English votes for English laws: Tories aim to rush devolution plans through Parliament

Labour set against plans

Click to follow
Indy Politics

David Cameron and other top Conservatives have been urged by their MPs to bring in “English votes for English laws” speedily to avert a voter backlash against the devolution of extra powers to Scotland, after the announcement of proposals for major constitutional reform.

William Hague, the Commons Leader, yesterday detailed three options being considered by the party to restrict the right of Scottish MPs to vote on legislation affecting only England.

But he immediately faced pressure from senior backbenchers to implement rapid change to give English MPs full authority over English matters.

David Cameron put the issue of “English votes for English laws” onto the political agenda immediately after Scotland voted against independence and was promised more authority over tax, spending and welfare.

His move provoked a bitter row with Labour, which accused the Tories of attempting to rush through constitutional change for political advantage. The Conservative leadership are refusing to commit to one version of the English laws and will announce their decision ahead of next year’s general election.

But the former Cabinet minister John Redwood said yesterday that change was long overdue, following the Scottish Parliament’s establishment in 1999. “England expects English votes for English issues,” he said. “We expect simplicity and justice now: no ifs, no buts, no committee limitations, no tricks. Give us what we want.”

Sir George Young, a former Tory chief whip, said: “With the imminent transfer of more powers to the Scottish Parliament, is it not now urgent to address this issue in this Parliament?”

web-redwood-getty.jpg
Former Welsh secretary John Redwood (Getty Images)

The Bury MP David Nuttall ridiculed the claim the issue was being rushed and added: “My constituents want to see action on this matter now.”

Mr Hague reassured MPs that there would be no delay and said he was committed to reaching a decision on the preferred model of devolution in the new year.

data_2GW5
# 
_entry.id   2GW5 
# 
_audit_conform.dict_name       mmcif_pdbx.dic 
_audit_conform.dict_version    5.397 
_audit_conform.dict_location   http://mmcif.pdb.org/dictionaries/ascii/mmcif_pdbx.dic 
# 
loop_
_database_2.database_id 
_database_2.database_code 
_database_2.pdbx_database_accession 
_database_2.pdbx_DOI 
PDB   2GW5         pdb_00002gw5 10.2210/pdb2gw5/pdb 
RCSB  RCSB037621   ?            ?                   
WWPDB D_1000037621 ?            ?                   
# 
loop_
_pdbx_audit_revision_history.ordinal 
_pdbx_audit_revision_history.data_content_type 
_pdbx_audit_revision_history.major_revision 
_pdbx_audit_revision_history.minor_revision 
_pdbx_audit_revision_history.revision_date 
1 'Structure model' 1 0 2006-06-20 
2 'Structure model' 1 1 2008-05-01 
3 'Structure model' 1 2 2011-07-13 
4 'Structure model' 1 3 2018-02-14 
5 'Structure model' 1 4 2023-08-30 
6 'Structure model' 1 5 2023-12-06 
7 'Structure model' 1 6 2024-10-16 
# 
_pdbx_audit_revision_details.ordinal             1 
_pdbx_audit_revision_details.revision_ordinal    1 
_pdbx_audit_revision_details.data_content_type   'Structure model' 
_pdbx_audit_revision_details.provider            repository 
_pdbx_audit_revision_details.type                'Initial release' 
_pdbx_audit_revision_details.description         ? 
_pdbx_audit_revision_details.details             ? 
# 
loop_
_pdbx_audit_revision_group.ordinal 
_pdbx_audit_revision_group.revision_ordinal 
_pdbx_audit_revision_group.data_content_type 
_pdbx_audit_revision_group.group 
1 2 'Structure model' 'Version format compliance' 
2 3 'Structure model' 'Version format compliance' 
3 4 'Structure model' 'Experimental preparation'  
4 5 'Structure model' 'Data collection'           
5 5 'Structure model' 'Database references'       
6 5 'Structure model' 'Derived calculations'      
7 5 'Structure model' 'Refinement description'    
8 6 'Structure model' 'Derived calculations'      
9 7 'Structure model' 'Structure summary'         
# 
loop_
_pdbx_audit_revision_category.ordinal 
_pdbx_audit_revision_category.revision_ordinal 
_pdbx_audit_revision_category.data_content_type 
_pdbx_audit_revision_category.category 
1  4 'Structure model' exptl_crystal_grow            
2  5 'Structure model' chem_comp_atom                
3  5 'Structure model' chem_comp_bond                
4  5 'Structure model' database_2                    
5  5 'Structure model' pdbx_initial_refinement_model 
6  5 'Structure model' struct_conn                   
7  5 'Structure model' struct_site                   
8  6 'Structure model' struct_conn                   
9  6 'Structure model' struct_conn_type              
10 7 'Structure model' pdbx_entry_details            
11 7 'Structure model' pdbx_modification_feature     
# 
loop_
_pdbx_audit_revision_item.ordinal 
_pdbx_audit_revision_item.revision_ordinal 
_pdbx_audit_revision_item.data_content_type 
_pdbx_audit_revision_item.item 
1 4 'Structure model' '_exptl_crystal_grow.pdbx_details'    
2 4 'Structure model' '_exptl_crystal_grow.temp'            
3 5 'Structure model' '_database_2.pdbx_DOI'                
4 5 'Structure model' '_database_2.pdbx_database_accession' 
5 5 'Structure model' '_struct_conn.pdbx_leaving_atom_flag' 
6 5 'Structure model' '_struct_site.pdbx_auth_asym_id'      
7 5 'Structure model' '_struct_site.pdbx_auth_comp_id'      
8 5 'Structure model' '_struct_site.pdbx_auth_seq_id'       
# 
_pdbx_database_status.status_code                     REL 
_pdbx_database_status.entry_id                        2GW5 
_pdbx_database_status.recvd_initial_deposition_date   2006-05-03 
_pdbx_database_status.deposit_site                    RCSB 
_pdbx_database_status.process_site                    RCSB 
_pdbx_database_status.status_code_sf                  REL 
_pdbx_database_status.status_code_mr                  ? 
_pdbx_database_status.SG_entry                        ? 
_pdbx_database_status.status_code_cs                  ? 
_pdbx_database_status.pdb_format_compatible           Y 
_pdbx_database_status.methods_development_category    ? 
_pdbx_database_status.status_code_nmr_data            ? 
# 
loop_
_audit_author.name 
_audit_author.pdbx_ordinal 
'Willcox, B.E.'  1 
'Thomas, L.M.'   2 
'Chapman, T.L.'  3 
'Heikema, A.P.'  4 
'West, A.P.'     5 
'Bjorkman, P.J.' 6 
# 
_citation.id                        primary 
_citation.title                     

“Devolution to other parts of the United Kingdom has created the situation in which MPs representing constituencies outside England may vote on legislation which does not affect their constituents, while English MPs are not able to influence these policies in other nations where they are devolved,” he said.

The former Foreign Secretary said his party’s reform was inspired by a “fundamental issue of fairness for all the people of the United Kingdom”.

The Tories’ most radical option would enable English – and Welsh – MPs to block any legislation which affected their country alone, while the other two options would give them a partial veto.

web-prisons-getty.jpg
Shadow justice secretary Sadiq Khan (Getty)

The Government also published a separate proposal drawn up by the Liberal Democrats.

Labour refused to participate in cross-party talks on reform and is backing the establishment of a constitutional convention to draw up plans for change.

Sadiq Khan, the shadow Justice Secretary, called for devolution to cities and regions as well as the UK’s nations in conjunction with a reformed House of Lords.

But he warned: “What we must not do, only months after the Scottish people voted to keep our kingdom united, is allow the division of our country by the back door.”

Katie Ghose, the chief of the Electoral Reform Society, also called for a constitutional convention, arguing the “shopping list of solutions” proved there was no agreement within the coalition on the issue.

The Tory options and the Lib Dem alternative

1 (CON): Exclude non-English MPs altogether

The most radical option. It would exclude non-English MPs from voting on swathes of legislation which did not affect their countries.

Likelihood: 3/5

2 (CON):  Power over detail

This is a watered-down version of the first option, but still is a virtual veto for English (or English and Welsh) MPs. Only they would vote at committee and report stages. All MPs could vote at the third reading, where Bills cannot be amended.

Likelihood: 4/5

3 (CON): Giving a veto

The committee stage of Bills affecting England would only be taken by an English Grand Committee of MPs in proportion to their parties’ representation. Welsh MPs would participate where relevant. MPs from across UK could sit at other stages of Bills.

Likelihood: 2/5

4 (LIB DEM): Giving a veto (with PR)

As 3, but with the proviso that English MPs (and Welsh MPs where appropriate) voting at committee stage should be selected in proportion to votes cast.

Likelihood: 1/5

Comments